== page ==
“Gavriel Rosenfeld’s analysis of ‘alternative historical’ treatments of Nazi Germany, embracing a broad range of popular media, is bound to raise hackles. Yet in seeking to comprehend the comparative, changing mentalities of postwar America, Britain, and Germany he has conceived and produced a provocative and deeply insightful book. The World Hitler Never Made is a strikingly original and imaginative cultural history that reveals a great deal about the post-war world by examining ‘alternative historical’ forays into Nazism and the Holocaust. It is perhaps the most accessible, as well as one of the most important scholarly books ever written about the role of the Holocaust in popular consciousness from the war’s end up to our own time.” Michael Berkowitz, University College London

“A history of alternative histories, The World Hitler Never Made is an imaginative and intriguing look at our culture’s fascination with what might have been, had things gone differently during the Second World War. With panache, erudition and a broad comparative sweep, Rosenfeld analyzes these distorted images of what occurred, unearthing our evident pleasure in imagining other outcomes and what that says about our relationship to the Nazi past. The possibility of evil winning, or at least sidestepping defeat, cuts perhaps all too close to the bone today.” Peter Baldwin, University of California, Los Angeles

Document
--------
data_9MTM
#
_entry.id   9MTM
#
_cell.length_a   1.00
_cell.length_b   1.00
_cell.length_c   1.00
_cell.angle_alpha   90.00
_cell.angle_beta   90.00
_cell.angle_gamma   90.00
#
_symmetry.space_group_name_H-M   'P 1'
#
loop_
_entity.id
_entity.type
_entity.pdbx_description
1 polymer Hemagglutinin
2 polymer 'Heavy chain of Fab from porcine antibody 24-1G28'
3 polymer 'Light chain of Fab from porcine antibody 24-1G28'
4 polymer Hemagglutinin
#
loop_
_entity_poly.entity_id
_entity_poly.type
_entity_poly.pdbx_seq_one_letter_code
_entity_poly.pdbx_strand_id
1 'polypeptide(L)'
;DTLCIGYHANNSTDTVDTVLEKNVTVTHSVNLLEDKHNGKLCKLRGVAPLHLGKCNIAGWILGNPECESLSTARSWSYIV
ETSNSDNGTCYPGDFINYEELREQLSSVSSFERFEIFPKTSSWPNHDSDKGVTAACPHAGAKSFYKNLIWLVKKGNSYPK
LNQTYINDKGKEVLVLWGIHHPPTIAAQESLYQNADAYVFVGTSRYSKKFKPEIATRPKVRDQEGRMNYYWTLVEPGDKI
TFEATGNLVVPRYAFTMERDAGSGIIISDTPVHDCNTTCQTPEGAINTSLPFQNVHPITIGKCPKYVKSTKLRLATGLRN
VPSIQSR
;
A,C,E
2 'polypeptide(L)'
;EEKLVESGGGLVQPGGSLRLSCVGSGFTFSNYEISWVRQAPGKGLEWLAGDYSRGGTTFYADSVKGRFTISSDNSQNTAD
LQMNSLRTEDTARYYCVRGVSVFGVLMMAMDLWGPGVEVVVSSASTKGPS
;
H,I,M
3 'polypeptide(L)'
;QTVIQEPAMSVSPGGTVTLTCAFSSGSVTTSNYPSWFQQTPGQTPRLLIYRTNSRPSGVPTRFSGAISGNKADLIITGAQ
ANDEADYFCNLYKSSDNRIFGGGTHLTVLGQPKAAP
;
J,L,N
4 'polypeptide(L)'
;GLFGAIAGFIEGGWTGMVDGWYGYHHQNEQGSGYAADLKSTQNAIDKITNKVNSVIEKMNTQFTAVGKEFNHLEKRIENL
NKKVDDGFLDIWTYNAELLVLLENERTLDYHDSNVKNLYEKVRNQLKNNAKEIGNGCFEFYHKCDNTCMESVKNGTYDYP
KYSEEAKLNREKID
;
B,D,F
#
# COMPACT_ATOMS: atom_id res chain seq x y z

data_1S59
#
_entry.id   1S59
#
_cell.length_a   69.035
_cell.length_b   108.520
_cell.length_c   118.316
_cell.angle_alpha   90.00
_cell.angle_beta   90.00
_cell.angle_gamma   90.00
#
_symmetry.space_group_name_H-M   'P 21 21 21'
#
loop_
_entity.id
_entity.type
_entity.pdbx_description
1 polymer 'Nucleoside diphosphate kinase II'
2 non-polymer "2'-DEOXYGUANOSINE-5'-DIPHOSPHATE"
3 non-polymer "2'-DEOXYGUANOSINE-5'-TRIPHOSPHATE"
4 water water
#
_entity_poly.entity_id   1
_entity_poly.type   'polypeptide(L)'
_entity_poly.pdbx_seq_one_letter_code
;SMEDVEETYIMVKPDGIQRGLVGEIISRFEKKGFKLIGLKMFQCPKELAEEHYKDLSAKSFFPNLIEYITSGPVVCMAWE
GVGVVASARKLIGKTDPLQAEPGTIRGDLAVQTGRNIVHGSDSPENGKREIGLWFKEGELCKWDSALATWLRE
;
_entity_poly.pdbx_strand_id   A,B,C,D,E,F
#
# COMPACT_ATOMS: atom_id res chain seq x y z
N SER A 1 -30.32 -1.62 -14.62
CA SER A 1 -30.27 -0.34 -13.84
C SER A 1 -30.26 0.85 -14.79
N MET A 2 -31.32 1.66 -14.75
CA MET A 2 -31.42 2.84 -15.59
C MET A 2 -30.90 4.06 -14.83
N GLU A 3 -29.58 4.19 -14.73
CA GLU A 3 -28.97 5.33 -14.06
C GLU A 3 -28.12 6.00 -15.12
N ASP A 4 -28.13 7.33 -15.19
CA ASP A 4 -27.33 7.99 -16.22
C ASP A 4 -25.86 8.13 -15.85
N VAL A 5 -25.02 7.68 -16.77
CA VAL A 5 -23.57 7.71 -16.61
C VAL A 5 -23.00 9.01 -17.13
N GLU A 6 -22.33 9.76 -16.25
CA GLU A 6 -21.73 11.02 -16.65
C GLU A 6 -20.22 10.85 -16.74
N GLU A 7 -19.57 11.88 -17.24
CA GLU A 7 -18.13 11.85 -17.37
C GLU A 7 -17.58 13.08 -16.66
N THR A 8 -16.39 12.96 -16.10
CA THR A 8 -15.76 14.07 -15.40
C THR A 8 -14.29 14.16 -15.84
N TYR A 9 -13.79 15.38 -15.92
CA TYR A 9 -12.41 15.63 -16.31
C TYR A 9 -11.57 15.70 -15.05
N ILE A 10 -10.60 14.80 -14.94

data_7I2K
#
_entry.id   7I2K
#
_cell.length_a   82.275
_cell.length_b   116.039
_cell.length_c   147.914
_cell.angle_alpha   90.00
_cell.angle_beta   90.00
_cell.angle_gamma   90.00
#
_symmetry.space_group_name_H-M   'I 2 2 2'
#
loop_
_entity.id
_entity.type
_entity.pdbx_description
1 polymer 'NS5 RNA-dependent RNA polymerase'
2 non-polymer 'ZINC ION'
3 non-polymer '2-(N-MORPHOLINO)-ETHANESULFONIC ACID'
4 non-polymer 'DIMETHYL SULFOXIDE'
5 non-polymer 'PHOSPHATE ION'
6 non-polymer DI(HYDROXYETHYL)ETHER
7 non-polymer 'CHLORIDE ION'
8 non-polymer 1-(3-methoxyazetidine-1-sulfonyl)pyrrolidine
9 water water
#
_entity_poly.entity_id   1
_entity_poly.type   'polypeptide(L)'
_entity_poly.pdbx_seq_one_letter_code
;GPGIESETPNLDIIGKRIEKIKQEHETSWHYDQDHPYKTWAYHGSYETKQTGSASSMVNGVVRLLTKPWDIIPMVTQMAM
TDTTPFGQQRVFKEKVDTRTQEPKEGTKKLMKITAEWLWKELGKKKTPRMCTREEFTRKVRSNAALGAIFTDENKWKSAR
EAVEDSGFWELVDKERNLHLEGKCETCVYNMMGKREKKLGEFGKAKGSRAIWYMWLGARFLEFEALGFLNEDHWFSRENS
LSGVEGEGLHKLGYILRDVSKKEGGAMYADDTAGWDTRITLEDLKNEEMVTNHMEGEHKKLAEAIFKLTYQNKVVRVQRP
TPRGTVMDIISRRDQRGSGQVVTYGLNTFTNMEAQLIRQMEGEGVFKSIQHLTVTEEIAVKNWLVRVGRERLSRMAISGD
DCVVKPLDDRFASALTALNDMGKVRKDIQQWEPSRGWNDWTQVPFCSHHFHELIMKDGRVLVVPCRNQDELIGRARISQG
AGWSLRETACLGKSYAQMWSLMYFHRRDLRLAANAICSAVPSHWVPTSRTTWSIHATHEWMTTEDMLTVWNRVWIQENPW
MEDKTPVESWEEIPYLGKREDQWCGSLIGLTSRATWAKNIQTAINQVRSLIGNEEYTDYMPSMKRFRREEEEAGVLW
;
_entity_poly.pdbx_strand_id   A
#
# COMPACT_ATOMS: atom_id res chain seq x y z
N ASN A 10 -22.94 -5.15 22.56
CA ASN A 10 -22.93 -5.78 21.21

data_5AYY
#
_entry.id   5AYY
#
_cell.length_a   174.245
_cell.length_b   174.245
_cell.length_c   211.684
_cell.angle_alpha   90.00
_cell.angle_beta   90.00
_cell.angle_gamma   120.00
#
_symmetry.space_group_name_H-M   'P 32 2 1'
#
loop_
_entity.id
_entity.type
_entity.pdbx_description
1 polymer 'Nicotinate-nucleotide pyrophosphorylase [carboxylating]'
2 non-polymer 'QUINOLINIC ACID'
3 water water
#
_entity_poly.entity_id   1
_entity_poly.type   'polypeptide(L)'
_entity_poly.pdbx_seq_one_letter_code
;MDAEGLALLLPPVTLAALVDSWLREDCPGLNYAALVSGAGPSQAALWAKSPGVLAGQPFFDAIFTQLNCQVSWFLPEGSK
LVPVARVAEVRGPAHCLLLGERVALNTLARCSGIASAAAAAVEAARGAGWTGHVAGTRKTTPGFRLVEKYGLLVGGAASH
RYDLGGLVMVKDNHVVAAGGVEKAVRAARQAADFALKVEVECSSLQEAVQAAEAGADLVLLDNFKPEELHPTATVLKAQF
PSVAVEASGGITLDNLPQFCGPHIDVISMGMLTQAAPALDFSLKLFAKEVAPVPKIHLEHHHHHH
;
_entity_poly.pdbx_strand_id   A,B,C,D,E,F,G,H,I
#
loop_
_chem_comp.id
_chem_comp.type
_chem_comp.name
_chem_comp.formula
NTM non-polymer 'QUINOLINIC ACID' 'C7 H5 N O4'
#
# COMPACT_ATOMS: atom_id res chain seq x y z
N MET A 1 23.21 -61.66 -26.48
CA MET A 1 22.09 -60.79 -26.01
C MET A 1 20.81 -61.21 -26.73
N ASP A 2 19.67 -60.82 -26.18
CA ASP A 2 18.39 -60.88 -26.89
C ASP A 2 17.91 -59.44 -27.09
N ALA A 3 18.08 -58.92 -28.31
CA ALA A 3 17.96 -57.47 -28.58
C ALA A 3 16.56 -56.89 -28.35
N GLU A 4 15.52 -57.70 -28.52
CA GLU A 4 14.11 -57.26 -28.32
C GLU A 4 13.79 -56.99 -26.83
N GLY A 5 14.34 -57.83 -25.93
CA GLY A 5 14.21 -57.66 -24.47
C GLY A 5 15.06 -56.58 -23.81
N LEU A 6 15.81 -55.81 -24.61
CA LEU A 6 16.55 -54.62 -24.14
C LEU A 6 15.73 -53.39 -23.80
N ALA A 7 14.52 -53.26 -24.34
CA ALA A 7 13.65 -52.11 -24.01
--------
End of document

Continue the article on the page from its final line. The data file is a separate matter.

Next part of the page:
“In this wide-ranging and highly stimulating book, Gavriel Rosenfeld explores the changing nature yet strange persistence of alternate histories of the Nazi past, showing the ways in which Hitler and the Third Reich have occupied Western popular culture long after the regime’s demise. In so doing Rosenfeld does more than simply advance a persuasive case for why such mass market myth-making and counterfactual history deserve to be taken more seriously as revealing expressions of popular memory; The World That Hitler Never Made goes a long way towards furnishing a cultural history of some of the most powerful fears and fantasies haunting the Western social imagination from the end of the Second World War to the present.” Paul Betts, University of Sussex

“The World Hitler Never Made is an impressive work.” -Financial Times, Vernon Bogdanor, Professor of Government at Oxford University

“There is no better guide than The World Hitler Never Made, which takes us through this strange domain without descending into it.” -The New Leader

“The World Hitler Never Made is an important, well-researched book.”
Ronald Hilton

“Gavriel Rosenfeld’s recent study is an interesting and original contribution to our understanding of history and memory.” -Clifton Ganyard, German Studies Review

What if the Nazis had triumphed in World War II? What if Adolf Hitler had escaped Berlin for the jungles of Latin America in 1945? What if Hitler had become a successful artist instead of a politician? Originally published in 2005, Gavriel D. Rosenfeld’s pioneering study explores why such counterfactual questions on the subject of Nazism have proliferated within Western popular culture. Examining a wide range of novels, short stories, films, television programs, plays, comic books, and scholarly essays appearing in Great Britain, the United States, and Germany post-1945, Rosenfeld shows how the portrayal of historical events that never happened reflects the evolving memory of the Third Reich’s real historical legacy. He concludes that the shifting representation of Nazism in works of alternate history, as well as the popular reactions to them, highlights their subversive role in promoting the normalisation of the Nazi past in Western memory.

The World Hitler Never Made: Alternate History and the Memory of Nazism (New Studies in European History)